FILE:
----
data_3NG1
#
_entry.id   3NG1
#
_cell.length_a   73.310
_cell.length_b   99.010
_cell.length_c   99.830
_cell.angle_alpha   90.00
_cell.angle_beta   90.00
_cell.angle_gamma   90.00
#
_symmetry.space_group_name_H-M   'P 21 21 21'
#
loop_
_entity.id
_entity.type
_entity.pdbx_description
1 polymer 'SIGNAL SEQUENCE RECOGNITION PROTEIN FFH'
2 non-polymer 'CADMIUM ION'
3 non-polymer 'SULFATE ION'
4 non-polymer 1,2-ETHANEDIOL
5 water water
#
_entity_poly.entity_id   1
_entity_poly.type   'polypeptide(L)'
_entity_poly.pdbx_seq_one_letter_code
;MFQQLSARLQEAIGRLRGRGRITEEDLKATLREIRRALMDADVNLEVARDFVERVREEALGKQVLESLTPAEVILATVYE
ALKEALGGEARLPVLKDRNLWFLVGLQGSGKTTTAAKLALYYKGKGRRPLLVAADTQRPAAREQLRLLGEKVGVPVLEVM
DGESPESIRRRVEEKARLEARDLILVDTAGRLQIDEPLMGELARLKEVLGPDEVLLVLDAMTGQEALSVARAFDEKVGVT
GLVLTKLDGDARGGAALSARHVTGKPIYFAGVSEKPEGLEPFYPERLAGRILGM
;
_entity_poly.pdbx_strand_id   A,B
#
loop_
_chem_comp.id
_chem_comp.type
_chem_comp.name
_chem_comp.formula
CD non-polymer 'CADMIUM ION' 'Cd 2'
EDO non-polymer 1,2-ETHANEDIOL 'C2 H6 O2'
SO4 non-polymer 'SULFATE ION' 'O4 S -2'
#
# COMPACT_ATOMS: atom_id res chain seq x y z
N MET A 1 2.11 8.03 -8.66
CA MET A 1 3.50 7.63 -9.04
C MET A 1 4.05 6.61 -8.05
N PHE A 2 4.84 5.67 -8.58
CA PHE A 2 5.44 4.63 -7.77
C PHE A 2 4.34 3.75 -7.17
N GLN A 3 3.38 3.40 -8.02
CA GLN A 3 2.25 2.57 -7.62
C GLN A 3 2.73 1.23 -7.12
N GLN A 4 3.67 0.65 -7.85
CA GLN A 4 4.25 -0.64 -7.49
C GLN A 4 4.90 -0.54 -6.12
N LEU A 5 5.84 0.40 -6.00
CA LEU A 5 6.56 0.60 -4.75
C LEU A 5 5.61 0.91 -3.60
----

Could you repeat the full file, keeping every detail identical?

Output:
data_3NG1
#
_entry.id   3NG1
#
_cell.length_a   73.310
_cell.length_b   99.010
_cell.length_c   99.830
_cell.angle_alpha   90.00
_cell.angle_beta   90.00
_cell.angle_gamma   90.00
#
_symmetry.space_group_name_H-M   'P 21 21 21'
#
loop_
_entity.id
_entity.type
_entity.pdbx_description
1 polymer 'SIGNAL SEQUENCE RECOGNITION PROTEIN FFH'
2 non-polymer 'CADMIUM ION'
3 non-polymer 'SULFATE ION'
4 non-polymer 1,2-ETHANEDIOL
5 water water
#
_entity_poly.entity_id   1
_entity_poly.type   'polypeptide(L)'
_entity_poly.pdbx_seq_one_letter_code
;MFQQLSARLQEAIGRLRGRGRITEEDLKATLREIRRALMDADVNLEVARDFVERVREEALGKQVLESLTPAEVILATVYE
ALKEALGGEARLPVLKDRNLWFLVGLQGSGKTTTAAKLALYYKGKGRRPLLVAADTQRPAAREQLRLLGEKVGVPVLEVM
DGESPESIRRRVEEKARLEARDLILVDTAGRLQIDEPLMGELARLKEVLGPDEVLLVLDAMTGQEALSVARAFDEKVGVT
GLVLTKLDGDARGGAALSARHVTGKPIYFAGVSEKPEGLEPFYPERLAGRILGM
;
_entity_poly.pdbx_strand_id   A,B
#
loop_
_chem_comp.id
_chem_comp.type
_chem_comp.name
_chem_comp.formula
CD non-polymer 'CADMIUM ION' 'Cd 2'
EDO non-polymer 1,2-ETHANEDIOL 'C2 H6 O2'
SO4 non-polymer 'SULFATE ION' 'O4 S -2'
#
# COMPACT_ATOMS: atom_id res chain seq x y z
N MET A 1 2.11 8.03 -8.66
CA MET A 1 3.50 7.63 -9.04
C MET A 1 4.05 6.61 -8.05
N PHE A 2 4.84 5.67 -8.58
CA PHE A 2 5.44 4.63 -7.77
C PHE A 2 4.34 3.75 -7.17
N GLN A 3 3.38 3.40 -8.02
CA GLN A 3 2.25 2.57 -7.62
C GLN A 3 2.73 1.23 -7.12
N GLN A 4 3.67 0.65 -7.85
CA GLN A 4 4.25 -0.64 -7.49
C GLN A 4 4.90 -0.54 -6.12
N LEU A 5 5.84 0.40 -6.00
CA LEU A 5 6.56 0.60 -4.75
C LEU A 5 5.61 0.91 -3.60